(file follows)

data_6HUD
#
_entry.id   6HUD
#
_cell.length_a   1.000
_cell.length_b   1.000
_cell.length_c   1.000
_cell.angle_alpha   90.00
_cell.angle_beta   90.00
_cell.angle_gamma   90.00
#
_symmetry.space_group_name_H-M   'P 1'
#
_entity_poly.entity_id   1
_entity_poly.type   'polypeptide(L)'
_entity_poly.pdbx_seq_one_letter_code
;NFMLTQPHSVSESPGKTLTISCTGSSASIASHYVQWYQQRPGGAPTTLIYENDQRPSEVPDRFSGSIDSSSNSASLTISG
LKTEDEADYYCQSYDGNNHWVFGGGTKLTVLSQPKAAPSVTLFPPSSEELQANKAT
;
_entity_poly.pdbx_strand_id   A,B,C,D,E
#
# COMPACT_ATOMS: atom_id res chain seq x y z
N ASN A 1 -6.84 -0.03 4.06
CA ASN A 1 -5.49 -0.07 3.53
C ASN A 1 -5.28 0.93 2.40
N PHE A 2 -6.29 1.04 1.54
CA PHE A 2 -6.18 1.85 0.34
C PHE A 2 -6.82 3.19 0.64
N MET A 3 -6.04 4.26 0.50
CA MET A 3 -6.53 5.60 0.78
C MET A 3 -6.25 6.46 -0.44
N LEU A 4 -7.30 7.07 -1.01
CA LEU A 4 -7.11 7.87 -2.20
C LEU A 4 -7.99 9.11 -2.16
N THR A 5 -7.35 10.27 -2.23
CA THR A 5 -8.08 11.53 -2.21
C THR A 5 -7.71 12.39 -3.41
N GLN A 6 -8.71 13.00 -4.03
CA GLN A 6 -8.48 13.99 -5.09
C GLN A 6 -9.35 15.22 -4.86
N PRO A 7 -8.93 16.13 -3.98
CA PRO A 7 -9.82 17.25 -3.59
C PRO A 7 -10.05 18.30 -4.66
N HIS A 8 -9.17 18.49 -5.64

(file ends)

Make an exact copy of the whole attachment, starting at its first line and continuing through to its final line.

data_6HUD
#
_entry.id   6HUD
#
_cell.length_a   1.000
_cell.length_b   1.000
_cell.length_c   1.000
_cell.angle_alpha   90.00
_cell.angle_beta   90.00
_cell.angle_gamma   90.00
#
_symmetry.space_group_name_H-M   'P 1'
#
_entity_poly.entity_id   1
_entity_poly.type   'polypeptide(L)'
_entity_poly.pdbx_seq_one_letter_code
;NFMLTQPHSVSESPGKTLTISCTGSSASIASHYVQWYQQRPGGAPTTLIYENDQRPSEVPDRFSGSIDSSSNSASLTISG
LKTEDEADYYCQSYDGNNHWVFGGGTKLTVLSQPKAAPSVTLFPPSSEELQANKAT
;
_entity_poly.pdbx_strand_id   A,B,C,D,E
#
# COMPACT_ATOMS: atom_id res chain seq x y z
N ASN A 1 -6.84 -0.03 4.06
CA ASN A 1 -5.49 -0.07 3.53
C ASN A 1 -5.28 0.93 2.40
N PHE A 2 -6.29 1.04 1.54
CA PHE A 2 -6.18 1.85 0.34
C PHE A 2 -6.82 3.19 0.64
N MET A 3 -6.04 4.26 0.50
CA MET A 3 -6.53 5.60 0.78
C MET A 3 -6.25 6.46 -0.44
N LEU A 4 -7.30 7.07 -1.01
CA LEU A 4 -7.11 7.87 -2.20
C LEU A 4 -7.99 9.11 -2.16
N THR A 5 -7.35 10.27 -2.23
CA THR A 5 -8.08 11.53 -2.21
C THR A 5 -7.71 12.39 -3.41
N GLN A 6 -8.71 13.00 -4.03
CA GLN A 6 -8.48 13.99 -5.09
C GLN A 6 -9.35 15.22 -4.86
N PRO A 7 -8.93 16.13 -3.98
CA PRO A 7 -9.82 17.25 -3.59
C PRO A 7 -10.05 18.30 -4.66
N HIS A 8 -9.17 18.49 -5.64